Atearful Judith Collins last night described holding her father's hand while he died, as she gave her backing to David Seymour's controversial assisted dying bill.

The second reading and debate on the fiercely argued End of Life Choice Bill got under way in Parliament last night.

Collins, who voted against the bill at its first reading, said she had previously opposed euthanasia because her father had been able to die in dignity because of access to morphine and the support of family.

"He died without losing his dignity ... I thought that was available to everybody. It's not available to everybody," the National MP said.


Collins said, as a former lawyer, she had always been concerned assisted dying could lead to coercion of the vulnerable, but that Seymour had assured her with his plans for amendments for the bill.

"This year I have been very troubled by it, because I felt that having been opposed to it I was on the wrong side," she said tearing up.

"I am on the right side now."

Here's what some other MPs said:


National finance spokeswoman Amy Adams. Photo / Mark Mitchell
National finance spokeswoman Amy Adams. Photo / Mark Mitchell

Adams described watching her mother die a "painful and dehumanising" death as she too threw her support behind the bill.

She told the House while she felt the legislation needed more work before it could become law, it contained "kernels" of what could be a system to give people a choice about how to die.

She said the decision would be personal for many.

"For me it was watching my mother die a gruesome, painful and dehumanising death," she said.


"If she had wanted to spend her last days drugged to the eyeballs feeling nothing I am sure that was possible. But that isn't what she wanted. What she wanted was to be able to choose exactly when that end would come. That's really all we were talking about.

"This was a woman who was proud, independent, intelligent, knew what she wanted ... instead we watched her get literally eaten alive from a vicious melanoma and suffer."

Adams said her core concern was about the bill extending to those with "irremediable conditions".


Act Party leader David Seymour in his Bowen House office, Parliament. Photo / Mark Mitchell
Act Party leader David Seymour in his Bowen House office, Parliament. Photo / Mark Mitchell

Speaking first, Seymour, who drafted the bill, urged Parliament to back the legislation, saying denying the suffering a right to choose when to die would be "barbaric".

"In a modern, civilised society such as New Zealand, we should be legislating choice and compassion," he said.

"In one of the most private times in a citizen's life, we should not interfere, but give them the choice to go on their terms, in their time."

The member for Epsom, who first put the bill in the ballot in 2015, described the lengthy process legislation had been through as "rigorous and comprehensive".

"By sheer numbers, consultation has been greater than any other in the history of our Parliament," he said.

Seymour also tried to reassure those who were concerned the bill could lead to coercion.
"If coercion is suspected at any point in the process, the person becomes ineligible for assisted dying," he said.

He also said suggestions doctors would have to do things against their beliefs were "plainly untrue".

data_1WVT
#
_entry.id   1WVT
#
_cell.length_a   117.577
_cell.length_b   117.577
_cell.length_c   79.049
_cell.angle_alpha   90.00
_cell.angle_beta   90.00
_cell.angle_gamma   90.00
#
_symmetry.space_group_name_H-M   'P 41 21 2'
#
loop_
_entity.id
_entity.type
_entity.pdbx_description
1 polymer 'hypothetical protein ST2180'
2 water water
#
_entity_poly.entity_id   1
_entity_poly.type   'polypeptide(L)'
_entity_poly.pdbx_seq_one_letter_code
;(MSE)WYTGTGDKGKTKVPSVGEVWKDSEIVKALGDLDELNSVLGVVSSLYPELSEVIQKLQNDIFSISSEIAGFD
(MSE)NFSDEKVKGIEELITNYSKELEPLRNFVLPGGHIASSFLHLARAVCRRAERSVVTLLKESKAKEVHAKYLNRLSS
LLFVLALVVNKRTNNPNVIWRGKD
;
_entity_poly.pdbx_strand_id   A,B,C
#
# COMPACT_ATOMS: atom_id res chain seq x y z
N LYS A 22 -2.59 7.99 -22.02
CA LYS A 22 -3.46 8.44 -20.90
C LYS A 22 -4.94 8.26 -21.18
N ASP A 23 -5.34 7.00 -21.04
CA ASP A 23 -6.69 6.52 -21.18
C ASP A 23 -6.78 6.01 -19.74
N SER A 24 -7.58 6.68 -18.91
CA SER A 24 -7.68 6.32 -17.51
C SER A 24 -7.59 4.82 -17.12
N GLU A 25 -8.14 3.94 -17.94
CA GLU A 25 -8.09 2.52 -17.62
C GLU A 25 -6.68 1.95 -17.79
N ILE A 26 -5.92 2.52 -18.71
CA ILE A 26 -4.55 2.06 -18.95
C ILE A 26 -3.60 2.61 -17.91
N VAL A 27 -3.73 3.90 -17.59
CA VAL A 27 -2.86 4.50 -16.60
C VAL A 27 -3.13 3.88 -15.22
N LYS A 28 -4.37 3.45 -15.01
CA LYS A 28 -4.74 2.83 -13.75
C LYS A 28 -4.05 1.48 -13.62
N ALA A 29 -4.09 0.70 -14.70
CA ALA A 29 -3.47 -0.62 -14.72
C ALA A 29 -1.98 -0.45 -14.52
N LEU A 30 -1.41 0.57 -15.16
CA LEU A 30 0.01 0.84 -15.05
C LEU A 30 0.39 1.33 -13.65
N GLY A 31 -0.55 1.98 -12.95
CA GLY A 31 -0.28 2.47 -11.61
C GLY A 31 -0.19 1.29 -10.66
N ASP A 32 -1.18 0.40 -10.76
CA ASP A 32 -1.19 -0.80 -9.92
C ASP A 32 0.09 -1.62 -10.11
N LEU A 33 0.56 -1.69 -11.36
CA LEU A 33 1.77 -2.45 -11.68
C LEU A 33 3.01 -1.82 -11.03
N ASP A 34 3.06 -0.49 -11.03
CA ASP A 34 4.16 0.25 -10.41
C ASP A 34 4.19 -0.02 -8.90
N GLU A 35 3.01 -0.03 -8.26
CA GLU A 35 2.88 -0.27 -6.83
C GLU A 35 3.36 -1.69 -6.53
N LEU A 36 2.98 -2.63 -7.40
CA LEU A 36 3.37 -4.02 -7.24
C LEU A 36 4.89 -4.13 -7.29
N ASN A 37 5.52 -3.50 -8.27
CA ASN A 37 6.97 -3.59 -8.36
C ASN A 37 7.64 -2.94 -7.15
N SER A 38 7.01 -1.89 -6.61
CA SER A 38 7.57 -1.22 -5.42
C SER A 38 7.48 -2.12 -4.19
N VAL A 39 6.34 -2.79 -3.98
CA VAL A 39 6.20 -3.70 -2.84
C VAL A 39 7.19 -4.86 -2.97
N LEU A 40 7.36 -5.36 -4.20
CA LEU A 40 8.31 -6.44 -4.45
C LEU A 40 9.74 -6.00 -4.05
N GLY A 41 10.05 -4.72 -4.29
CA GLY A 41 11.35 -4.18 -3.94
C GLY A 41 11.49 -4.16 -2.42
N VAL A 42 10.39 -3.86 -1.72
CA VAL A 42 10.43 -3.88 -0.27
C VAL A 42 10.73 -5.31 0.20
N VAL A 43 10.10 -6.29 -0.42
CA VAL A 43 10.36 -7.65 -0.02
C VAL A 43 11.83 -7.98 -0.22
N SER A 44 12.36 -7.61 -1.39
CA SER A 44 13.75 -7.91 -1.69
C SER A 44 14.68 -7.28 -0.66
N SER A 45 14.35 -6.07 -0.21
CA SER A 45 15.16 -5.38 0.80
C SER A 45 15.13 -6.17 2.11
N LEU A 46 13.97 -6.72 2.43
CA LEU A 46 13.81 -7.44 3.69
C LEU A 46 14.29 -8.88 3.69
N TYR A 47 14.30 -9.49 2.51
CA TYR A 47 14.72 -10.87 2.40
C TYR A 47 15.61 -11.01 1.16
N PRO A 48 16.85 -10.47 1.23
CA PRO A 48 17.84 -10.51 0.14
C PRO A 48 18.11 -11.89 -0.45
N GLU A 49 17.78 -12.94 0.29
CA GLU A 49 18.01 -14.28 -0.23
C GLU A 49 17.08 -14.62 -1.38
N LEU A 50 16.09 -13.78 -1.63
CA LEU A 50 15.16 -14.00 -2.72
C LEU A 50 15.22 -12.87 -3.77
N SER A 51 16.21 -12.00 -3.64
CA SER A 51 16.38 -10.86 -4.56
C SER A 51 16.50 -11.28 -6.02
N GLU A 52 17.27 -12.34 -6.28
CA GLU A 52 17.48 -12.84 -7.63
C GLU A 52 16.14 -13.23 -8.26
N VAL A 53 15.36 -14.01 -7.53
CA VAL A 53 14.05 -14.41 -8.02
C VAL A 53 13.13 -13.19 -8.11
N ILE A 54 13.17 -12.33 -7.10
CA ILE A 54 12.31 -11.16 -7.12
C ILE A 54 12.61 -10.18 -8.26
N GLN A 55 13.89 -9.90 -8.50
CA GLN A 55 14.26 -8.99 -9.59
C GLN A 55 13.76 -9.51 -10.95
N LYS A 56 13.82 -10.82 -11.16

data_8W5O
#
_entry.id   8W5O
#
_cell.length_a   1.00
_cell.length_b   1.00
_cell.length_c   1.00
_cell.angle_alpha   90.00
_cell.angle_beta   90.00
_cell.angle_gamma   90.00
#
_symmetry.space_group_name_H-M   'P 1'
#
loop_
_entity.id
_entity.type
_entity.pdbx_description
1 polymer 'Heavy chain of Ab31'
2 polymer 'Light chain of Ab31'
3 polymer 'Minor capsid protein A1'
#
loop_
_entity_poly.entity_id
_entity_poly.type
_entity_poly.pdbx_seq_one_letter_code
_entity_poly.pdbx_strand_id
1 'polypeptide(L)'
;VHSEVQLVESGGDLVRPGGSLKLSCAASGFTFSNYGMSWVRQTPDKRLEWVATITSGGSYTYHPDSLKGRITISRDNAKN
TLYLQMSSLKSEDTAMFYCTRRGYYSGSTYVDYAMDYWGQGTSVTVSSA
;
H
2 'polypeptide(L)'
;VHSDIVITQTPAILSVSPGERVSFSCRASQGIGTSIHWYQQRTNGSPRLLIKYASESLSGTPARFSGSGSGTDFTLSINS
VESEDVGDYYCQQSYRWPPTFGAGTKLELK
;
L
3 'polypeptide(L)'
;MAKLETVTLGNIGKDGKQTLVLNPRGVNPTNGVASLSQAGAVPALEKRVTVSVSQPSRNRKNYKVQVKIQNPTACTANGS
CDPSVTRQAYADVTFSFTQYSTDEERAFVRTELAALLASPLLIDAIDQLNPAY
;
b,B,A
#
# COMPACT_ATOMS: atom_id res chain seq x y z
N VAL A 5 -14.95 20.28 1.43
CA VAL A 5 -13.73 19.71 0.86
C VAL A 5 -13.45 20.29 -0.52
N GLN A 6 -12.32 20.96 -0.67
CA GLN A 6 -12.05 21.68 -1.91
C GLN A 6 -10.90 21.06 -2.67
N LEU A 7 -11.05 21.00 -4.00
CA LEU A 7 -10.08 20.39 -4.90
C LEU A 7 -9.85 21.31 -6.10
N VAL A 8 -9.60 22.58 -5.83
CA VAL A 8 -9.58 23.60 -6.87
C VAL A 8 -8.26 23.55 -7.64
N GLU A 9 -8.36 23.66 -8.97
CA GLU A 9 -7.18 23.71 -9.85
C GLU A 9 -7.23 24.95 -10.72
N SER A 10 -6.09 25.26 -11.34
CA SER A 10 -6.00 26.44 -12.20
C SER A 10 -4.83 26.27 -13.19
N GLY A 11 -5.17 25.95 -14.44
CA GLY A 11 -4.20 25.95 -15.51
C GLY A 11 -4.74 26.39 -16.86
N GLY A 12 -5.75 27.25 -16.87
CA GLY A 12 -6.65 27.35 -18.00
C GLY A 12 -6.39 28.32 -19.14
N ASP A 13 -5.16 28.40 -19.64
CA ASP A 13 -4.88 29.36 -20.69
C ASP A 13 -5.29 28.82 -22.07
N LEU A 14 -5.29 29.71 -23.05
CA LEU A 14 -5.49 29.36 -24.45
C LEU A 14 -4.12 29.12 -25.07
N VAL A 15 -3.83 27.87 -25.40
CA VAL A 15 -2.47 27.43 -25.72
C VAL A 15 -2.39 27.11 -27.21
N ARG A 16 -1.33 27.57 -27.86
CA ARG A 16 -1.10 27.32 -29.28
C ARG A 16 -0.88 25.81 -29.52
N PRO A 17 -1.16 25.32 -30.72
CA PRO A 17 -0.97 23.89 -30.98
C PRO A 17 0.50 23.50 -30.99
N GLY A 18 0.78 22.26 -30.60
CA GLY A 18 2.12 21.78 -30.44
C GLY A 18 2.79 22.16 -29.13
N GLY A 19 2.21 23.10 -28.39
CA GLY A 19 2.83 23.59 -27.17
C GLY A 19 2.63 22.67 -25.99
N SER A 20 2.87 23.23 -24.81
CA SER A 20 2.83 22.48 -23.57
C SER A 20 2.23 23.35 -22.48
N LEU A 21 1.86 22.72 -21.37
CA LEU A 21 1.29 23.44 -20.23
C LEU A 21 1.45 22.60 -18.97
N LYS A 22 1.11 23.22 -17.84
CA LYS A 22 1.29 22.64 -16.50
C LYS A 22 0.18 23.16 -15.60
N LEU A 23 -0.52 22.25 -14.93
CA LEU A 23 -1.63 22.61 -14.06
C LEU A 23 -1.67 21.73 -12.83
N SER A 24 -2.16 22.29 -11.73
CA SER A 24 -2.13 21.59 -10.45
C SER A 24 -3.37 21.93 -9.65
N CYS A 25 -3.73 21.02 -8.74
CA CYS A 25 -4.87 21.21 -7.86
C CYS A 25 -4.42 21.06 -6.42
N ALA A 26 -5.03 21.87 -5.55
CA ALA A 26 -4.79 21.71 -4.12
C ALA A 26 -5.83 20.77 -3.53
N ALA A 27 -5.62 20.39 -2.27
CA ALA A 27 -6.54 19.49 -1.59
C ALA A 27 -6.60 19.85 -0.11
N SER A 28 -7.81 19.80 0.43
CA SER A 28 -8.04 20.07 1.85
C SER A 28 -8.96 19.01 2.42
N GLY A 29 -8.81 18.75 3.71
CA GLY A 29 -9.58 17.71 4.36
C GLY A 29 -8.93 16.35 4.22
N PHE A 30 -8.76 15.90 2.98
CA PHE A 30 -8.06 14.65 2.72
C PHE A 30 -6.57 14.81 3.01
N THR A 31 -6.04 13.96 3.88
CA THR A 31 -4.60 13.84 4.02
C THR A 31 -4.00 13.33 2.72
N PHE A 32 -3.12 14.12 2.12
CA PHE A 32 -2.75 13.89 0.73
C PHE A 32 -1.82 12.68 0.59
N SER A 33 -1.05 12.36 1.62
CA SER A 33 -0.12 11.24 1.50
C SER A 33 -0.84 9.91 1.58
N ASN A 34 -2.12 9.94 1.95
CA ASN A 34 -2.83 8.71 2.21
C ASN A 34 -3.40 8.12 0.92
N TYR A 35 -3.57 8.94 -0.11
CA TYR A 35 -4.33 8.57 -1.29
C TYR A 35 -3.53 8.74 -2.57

"There are now 200 million people living in 15 jurisdictions where assisted dying is legal.

Not one of them that have experienced the reality of an assisted dying law, rather than the opponents' rhetoric, has gone back," he said. "To vote no to this bill is to say 'tough luck, you must suffer for the morality of others'. I believe that is a barbaric conclusion."


Shadow Leader of the House Gerry Brownlee, (left), and National deputy leader Paula Bennett, (right). Photo / Mark Mitchell
Shadow Leader of the House Gerry Brownlee, (left), and National deputy leader Paula Bennett, (right). Photo / Mark Mitchell

Brownlee said the elderly and vulnerable would be put under pressure if the bill passed, saying it would have "coercive power".

"It would be unfortunate if we were to see people starting to think, 'Well I've had a good innings. So now maybe I should opt to make the choice that makes it easy for so many others'," he said.

Brownlee described having to tell his mother she would die within a month if she didn't get treatment for her brain cancer or that she could live a year-and-a-half if she fought it.

"She just sat up and said, 'What a month? ... Bugger that, I'll have the treatment.'

"And it wasn't easy. It was awful," Brownlee said.

"But she did as much from her desire for us to have a farewell.

"I don't think we should have a bill, passed into an act, that makes that choice to end a life so much easier than it is at the moment."


• The End of Life Choice Bill legalises voluntary euthanasia by allowing adults with less than six months to live or those with a "grievous and irremediable medical condition" to seek a lethal dose of medication.

• The person would have to get clearance from two medical practitioners and if either of them had doubts about the person's competence, a third opinion would need to be sought from a psychiatrist or psychologist.

• This is the fourth attempt since 1995 to get a euthanasia law through Parliament. It passed its first reading 76 votes to 44 — meaning 17 MPs need to change their minds to block it.

• It received a record 39,159 submissions during a fraught and year-long select committee stage that included hearings in 14 cities.

• Before the debate started, politicians were still announcing last-minute shifts. Labour's Kiri Allan said she would change to a "no" because she wasn't happy with what had come out of the select committee process.

• If the bill does make it through the second vote, it'll face a number of hurdles, including from opponents who are pledging to table scores of amendments during the committee stages.